Mexico court denies Televisa bid for injunction against dominant-player tag
(EFE Ingles Via Acquire Media NewsEdge) Mexico City, Aug 30 (EFE).- A court has denied a request for an injunction filed by one of Mexican conglomerate Grupo Televisa's content units against a regulator's decision to declare it dominant in the broadcast TV sector, the top administrative body of Mexico's judiciary said.
A specialized court in the area of economic competition, broadcasting and telecommunications "denied the protection of the federal judiciary" for Televisa, S.A. de C.V., a subsidiary of Grupo Televisa S.A.B. in the content segment, the CJF said in a statement.
Content is the biggest business for Grupo Televisa, a conglomerate that also has subsidiaries in the publishing, satellite pay TV, and cable and telecom sectors, among others.
The company was seeking to nullify the decision by Mexico's telecommunications regulator, known as the IFT, to declare it a "preponderant economic agent," arguing that the regulator had not "independently notified it of the start of this process."
The court, however, ruled that "there were no grounds for independently notifying" Televisa S.A. de C.V. of the start of the administrative procedure since it is a part of a larger conglomerate - Grupo Televisa - that was notified.
In early March, the IFT, created as part of a telecommunications and broadcast media overhaul proposed by President Enrique Peña Nieto's administration and approved last year, declared Televisa a "preponderant economic agent" in Mexico's broadcast market.
Televisa has a nearly 70 percent share of the Mexican broadcast industry, while the Mexican constitution states that a company is preponderant when its market share exceeds 50 percent.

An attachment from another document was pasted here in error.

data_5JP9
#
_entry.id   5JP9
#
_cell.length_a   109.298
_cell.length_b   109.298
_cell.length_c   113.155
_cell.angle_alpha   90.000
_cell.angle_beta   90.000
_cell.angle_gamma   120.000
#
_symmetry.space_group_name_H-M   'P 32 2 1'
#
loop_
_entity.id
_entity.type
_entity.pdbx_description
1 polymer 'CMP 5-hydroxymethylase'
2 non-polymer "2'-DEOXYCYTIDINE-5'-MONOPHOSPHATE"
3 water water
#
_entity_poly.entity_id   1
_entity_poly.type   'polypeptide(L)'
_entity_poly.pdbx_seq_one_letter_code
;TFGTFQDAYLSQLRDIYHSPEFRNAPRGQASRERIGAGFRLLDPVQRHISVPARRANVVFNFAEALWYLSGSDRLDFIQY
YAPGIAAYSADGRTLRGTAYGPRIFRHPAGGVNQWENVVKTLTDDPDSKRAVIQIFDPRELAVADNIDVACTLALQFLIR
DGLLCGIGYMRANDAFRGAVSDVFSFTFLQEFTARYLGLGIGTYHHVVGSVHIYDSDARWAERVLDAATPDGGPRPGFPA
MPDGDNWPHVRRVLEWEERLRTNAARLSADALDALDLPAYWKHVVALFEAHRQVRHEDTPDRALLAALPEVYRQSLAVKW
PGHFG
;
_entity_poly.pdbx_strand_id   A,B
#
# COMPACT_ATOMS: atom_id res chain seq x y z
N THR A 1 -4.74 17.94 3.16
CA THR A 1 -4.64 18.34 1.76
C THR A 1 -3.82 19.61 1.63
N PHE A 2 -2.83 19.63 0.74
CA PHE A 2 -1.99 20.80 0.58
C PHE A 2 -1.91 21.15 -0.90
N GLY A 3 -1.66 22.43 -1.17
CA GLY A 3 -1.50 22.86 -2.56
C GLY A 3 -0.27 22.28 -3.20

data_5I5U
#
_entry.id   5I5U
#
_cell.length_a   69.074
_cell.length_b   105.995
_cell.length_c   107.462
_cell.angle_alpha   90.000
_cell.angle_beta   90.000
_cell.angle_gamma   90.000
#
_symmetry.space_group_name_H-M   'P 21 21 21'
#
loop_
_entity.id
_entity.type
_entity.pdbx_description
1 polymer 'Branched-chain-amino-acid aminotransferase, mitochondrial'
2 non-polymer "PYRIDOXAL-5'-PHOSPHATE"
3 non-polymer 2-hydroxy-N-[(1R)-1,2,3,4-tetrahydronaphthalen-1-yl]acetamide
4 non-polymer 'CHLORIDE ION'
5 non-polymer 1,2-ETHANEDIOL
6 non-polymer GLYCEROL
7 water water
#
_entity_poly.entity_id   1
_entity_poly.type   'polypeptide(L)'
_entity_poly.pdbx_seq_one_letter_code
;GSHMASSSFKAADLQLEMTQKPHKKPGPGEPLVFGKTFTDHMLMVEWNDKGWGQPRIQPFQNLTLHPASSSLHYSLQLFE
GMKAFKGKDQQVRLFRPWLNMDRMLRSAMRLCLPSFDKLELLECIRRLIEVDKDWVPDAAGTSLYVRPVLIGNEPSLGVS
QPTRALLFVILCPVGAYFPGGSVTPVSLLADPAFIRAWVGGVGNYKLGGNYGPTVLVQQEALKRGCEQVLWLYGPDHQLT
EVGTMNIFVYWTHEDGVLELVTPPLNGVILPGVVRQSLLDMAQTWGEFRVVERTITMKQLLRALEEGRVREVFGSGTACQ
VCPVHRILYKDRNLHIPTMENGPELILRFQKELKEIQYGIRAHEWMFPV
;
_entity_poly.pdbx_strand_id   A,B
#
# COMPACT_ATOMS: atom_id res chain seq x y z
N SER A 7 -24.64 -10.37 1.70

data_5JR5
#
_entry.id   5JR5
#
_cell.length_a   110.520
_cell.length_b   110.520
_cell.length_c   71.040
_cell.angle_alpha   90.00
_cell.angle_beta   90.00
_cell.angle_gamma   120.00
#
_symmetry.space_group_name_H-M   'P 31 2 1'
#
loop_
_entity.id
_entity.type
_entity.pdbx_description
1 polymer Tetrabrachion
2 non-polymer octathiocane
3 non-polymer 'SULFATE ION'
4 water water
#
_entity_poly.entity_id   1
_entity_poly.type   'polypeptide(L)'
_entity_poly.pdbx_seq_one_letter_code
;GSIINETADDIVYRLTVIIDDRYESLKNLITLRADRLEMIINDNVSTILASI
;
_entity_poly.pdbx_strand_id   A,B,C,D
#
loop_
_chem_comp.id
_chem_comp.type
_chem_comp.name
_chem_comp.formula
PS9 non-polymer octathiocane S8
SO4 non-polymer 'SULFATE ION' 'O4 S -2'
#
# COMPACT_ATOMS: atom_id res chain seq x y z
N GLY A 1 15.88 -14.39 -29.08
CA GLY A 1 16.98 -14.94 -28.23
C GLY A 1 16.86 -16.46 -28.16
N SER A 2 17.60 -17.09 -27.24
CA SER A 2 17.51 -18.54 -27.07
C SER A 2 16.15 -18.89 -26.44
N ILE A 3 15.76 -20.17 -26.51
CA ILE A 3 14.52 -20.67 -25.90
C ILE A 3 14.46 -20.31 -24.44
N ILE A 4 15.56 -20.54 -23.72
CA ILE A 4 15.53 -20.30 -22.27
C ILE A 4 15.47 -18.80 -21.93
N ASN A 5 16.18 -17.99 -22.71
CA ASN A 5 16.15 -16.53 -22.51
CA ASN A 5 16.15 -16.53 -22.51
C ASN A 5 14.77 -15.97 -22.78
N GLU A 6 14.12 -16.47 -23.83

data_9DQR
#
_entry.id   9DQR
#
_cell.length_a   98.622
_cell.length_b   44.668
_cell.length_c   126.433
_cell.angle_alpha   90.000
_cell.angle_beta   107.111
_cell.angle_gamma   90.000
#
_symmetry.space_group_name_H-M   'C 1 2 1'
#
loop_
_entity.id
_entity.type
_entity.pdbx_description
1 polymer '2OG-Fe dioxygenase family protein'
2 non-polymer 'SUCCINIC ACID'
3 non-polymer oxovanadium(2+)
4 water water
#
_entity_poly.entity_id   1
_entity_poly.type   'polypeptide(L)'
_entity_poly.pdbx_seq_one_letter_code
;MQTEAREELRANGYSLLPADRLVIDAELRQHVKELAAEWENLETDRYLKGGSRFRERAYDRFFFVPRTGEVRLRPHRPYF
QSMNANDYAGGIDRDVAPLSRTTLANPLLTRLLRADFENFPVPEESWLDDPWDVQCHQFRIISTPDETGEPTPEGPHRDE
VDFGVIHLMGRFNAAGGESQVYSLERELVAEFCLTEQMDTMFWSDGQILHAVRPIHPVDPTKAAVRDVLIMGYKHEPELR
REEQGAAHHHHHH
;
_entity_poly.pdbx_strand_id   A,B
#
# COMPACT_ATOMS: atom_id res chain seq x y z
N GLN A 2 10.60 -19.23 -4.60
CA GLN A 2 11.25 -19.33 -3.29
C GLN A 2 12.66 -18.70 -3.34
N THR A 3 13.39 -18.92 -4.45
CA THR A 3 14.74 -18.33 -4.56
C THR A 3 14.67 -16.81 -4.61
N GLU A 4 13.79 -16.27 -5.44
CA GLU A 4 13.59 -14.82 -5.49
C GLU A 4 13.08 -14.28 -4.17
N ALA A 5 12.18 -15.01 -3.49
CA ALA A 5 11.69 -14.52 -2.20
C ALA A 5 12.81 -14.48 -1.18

The company said on March 6 that its designation as a dominant operator implied a series of "substantial and restrictive measures, terms, conditions and obligations."
It said the dominant-player tag means it must "make its broadcasting infrastructure available to third parties on a non-discriminatory and non-exclusive basis."
The fees are to be negotiated by Televisa with any requesting broadcaster and must be publicly disclosed; if an agreement cannot be reached, the IFT may determine the applicable fees for the services.
The company also may not acquire exclusive transmission rights in Mexico with respect to certain "relevant content," or that which has delivered high audiences in the past on a national or regional basis.
Such content includes professional soccer-league playoffs, Mexican national soccer team matches, FIFA World Cup finals and Olympic Games.
With respect to advertising sales, Televisa must "provide to IFT and publish the terms and conditions of its broadcast advertising services and fee structures, including commercials, packages, discount plans and any other commercial practice."
Last year's telecommunications overhaul established, among other things, that dominant operators in any sector would be subject to asymmetric regulation to avoid market distortion.
In the telecommunications sector, two units of Mexican multi-billionaire Carlos Slim's America Movil - Telcel and Telmex - have outsized market shares in Mexico's wireless and fixed-line markets, respectively, and also were declared dominant by the IFT.
America Movil said this summer it is prepared to divest assets to bring its share of Mexico's telecommunications market below 50 percent. EFE
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